Its sale on November 10 featured over 380 lots of photographs spanning the 19th to 21st century.
Among the best-sellers were two lots of 19th century albums covering two very different construction projects. One of these was the group of three albums of unpublished photographs documenting the construction of the Sacré-Coeur in Paris previewed in ATG No 2566, the other two albums detailing scenes along the construction route of the Trans-Caspian railway through central Asia.
The Sacré-Coeur albums were commissioned by the architect of the basilica, Paul Abadie, from the photographer Louis-Émile Durandelle (1839-1917). Together with his collaborator Albert Chevojon (1865-1925), Durandelle assembled a detailed record of the project covering the construction and the people involved.
Ader’s offering comprised over 330 albumen prints from glass negatives that spanned work on the project from 1875-1901 and came with extensive dating and annotations.
The set sold just over the upper end of the €30,000-40,000 guide at €42,000 (£36,520).
The Trans-Caspian Railway was a new silk route running through Turkmenistan and Uzbekistan and connecting Türkmenbasy on the Caspian Sea to Samarkand.
Construction began in 1879 and in 1890 the builders asked the French photographer Paul Nadar (Nadar’s son) to document the project. Using instant cameras, Nadar took hundred of photographs along the route, from desert landscapes and ruins to horse markets and the local populace.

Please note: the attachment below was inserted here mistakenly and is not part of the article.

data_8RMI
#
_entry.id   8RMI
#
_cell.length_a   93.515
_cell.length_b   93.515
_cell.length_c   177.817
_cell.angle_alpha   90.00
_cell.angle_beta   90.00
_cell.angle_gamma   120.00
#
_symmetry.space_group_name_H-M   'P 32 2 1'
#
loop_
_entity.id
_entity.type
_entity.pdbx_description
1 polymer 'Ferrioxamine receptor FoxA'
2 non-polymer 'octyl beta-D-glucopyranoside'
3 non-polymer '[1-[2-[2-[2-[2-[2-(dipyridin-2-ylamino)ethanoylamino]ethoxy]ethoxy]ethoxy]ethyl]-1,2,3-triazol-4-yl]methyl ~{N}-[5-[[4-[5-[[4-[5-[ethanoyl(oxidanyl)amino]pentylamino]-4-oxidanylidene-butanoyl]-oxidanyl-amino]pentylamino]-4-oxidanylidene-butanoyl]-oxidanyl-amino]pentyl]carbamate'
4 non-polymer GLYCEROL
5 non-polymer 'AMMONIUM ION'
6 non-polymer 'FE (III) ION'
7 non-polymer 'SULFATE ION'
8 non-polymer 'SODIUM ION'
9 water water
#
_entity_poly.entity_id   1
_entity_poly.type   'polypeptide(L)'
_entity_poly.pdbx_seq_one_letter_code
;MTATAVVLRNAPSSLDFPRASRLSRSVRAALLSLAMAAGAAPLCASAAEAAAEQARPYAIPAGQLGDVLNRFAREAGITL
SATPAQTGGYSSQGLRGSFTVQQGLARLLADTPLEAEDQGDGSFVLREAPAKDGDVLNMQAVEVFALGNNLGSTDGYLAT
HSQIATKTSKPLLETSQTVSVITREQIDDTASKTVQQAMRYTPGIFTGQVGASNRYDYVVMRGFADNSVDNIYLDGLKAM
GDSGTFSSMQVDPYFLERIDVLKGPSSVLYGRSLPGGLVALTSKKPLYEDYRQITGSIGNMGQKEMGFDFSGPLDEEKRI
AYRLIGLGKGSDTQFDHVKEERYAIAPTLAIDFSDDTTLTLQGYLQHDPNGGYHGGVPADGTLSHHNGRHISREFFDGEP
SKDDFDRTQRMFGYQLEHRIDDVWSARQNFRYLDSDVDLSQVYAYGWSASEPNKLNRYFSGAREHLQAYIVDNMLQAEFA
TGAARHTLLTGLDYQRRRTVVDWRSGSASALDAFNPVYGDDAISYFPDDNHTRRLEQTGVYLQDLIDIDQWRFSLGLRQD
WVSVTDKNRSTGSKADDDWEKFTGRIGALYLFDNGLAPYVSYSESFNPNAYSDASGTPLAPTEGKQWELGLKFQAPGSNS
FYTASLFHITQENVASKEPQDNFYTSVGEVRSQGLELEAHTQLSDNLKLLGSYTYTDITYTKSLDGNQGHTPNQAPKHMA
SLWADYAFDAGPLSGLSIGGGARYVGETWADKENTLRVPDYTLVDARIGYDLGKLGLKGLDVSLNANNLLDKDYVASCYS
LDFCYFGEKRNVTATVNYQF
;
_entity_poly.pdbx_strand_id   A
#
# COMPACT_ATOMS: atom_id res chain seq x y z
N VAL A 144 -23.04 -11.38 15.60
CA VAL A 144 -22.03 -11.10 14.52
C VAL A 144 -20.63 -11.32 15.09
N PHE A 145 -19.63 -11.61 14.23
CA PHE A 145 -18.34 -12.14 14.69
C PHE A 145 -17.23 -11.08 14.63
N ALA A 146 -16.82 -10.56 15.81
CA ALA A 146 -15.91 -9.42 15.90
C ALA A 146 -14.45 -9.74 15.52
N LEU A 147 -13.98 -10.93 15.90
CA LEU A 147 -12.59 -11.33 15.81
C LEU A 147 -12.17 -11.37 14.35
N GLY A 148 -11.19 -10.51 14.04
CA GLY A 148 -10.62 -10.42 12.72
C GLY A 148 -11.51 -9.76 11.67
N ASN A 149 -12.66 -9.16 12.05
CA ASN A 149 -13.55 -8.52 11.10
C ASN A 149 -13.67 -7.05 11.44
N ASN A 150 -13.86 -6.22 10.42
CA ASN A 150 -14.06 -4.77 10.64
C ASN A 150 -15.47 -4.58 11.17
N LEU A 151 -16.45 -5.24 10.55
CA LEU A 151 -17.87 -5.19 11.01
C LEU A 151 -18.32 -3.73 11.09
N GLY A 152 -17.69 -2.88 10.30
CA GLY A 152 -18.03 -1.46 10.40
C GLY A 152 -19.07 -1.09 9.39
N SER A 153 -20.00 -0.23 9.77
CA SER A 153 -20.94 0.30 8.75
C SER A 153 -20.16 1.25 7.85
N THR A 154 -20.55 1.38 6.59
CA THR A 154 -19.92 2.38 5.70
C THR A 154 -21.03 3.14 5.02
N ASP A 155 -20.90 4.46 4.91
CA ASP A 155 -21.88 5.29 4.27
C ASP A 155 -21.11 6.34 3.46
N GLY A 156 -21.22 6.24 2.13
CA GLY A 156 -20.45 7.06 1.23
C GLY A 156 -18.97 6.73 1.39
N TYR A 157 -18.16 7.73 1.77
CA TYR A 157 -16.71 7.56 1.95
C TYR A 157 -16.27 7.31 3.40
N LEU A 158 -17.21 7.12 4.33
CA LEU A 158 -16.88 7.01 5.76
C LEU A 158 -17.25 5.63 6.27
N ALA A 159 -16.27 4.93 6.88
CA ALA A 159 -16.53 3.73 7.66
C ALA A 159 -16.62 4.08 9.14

That same year two industrialists from northern France, Edmond and Marie Ternynck, made a journey on the railway in October-November. En route they purchased prints from local photographers as a record of the trip and on their return to France they augmented these with prints purchased from Nadar.
Ader’s two albums documenting the Ternyncks’ trip comprised 41 and 69 albumen prints respectively that featured many handwritten captions on the mounts and some photographers’ credits in the negatives. They also came with a notebook giving an account of the trip by Edmond. They sold for €41,000 (£35,650) against a guide of €15,000-20,000.
The highest price of the auction came from a later, inter-war, image by the French Surrealist photographer and writer Claude Cahun (1894-1954) who was born Lucy Renée Mathilde Schwob.
Self-portraits, often gender fluid, with a theatrical element, were a feature of her work and at Ader Cahun’s self-portrait with Roger Rousset in Pierre Albert-Birot’s play Barbe-Bleue (Blue Beard), a period silver print from 1929 measuring 4¼ x 3in (10.75 x 7.5cm), realised a doubleestimate €55,000 (£47,825).
This was one of two prints by Cahun in the sale. The other was a silver print of a paper doll or figure. It was taken in 1936 in Jersey where she lived under German occupation during the war and was involved in resistance activities. The 7½ x 6in (19.5 x 15cm) image was signed dated and titled Prends un petit baton pointu (Poupée) Jersey Septembre 1936).
This was pre-empted by the Musée des Beaux Arts de Nantes, the city of Cahun’s birth, at €32,000 (£27,825) again double the estimate.